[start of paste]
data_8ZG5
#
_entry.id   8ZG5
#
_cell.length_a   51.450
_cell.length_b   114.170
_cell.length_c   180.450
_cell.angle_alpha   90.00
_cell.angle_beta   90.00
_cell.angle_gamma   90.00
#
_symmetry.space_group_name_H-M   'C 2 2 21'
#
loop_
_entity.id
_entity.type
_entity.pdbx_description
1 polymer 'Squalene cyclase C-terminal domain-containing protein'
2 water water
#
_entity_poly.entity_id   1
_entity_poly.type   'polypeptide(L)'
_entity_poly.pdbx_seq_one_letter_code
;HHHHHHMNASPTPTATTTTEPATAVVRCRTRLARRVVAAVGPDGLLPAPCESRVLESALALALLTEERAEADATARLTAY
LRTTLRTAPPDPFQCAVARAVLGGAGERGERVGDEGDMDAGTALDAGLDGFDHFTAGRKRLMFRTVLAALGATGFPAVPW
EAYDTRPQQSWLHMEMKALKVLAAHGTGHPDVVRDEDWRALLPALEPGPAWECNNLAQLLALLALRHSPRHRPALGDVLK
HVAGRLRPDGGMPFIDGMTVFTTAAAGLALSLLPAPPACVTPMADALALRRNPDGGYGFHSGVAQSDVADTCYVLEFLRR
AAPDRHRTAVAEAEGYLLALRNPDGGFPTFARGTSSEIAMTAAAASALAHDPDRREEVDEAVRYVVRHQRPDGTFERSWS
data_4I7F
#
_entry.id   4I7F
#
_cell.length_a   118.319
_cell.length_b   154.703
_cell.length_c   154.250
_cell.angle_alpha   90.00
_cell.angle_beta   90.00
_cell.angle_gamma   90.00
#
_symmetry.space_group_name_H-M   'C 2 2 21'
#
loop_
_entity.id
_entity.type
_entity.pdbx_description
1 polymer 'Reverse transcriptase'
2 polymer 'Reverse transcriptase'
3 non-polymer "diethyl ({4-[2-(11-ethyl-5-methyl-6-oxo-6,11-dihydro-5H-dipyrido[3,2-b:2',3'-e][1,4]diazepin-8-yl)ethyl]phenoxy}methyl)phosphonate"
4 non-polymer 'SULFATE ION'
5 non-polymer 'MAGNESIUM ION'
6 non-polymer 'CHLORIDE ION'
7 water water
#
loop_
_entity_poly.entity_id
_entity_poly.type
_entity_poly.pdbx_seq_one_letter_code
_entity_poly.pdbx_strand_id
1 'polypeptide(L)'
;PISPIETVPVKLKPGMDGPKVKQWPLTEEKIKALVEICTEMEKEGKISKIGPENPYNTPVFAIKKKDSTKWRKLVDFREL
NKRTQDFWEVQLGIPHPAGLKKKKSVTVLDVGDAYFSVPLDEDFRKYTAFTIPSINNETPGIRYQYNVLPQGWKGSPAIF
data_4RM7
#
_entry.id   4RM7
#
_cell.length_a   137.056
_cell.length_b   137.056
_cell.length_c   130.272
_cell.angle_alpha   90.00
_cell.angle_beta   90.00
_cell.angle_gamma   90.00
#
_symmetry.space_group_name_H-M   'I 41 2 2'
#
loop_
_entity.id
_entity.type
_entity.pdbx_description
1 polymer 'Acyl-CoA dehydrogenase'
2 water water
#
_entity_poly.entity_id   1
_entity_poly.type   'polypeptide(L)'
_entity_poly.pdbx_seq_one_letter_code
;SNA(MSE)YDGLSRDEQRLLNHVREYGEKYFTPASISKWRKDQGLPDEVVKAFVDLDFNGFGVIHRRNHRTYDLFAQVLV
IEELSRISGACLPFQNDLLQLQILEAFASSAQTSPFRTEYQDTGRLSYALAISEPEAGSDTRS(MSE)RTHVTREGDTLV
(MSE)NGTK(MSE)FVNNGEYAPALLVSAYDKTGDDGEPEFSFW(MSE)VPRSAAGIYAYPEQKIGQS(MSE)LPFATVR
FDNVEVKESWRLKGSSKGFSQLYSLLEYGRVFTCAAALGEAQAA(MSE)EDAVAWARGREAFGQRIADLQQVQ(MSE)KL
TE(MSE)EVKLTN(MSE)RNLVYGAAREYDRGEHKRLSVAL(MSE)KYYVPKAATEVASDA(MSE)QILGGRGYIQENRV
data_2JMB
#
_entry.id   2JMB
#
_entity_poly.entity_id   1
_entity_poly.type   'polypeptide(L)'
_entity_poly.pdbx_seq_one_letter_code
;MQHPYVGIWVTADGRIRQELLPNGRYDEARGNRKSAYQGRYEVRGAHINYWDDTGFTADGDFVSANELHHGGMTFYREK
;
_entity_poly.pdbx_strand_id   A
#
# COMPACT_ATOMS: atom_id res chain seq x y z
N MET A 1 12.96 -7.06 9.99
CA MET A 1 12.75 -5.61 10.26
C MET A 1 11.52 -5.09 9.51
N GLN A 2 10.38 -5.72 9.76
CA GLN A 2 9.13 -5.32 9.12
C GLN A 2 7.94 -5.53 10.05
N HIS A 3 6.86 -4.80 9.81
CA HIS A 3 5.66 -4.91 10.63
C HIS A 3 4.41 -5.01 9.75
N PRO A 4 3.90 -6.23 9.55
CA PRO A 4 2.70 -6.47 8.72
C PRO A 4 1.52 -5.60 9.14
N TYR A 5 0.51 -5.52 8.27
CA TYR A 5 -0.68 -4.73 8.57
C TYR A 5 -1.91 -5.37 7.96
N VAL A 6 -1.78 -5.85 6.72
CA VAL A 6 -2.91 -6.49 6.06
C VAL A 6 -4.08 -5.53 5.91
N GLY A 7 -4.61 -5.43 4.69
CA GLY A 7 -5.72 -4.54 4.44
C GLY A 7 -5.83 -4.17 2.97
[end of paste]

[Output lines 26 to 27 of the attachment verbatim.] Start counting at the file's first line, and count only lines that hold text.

EAYDTRPQQSWLHMEMKALKVLAAHGTGHPDVVRDEDWRALLPALEPGPAWECNNLAQLLALLALRHSPRHRPALGDVLK
HVAGRLRPDGGMPFIDGMTVFTTAAAGLALSLLPAPPACVTPMADALALRRNPDGGYGFHSGVAQSDVADTCYVLEFLRR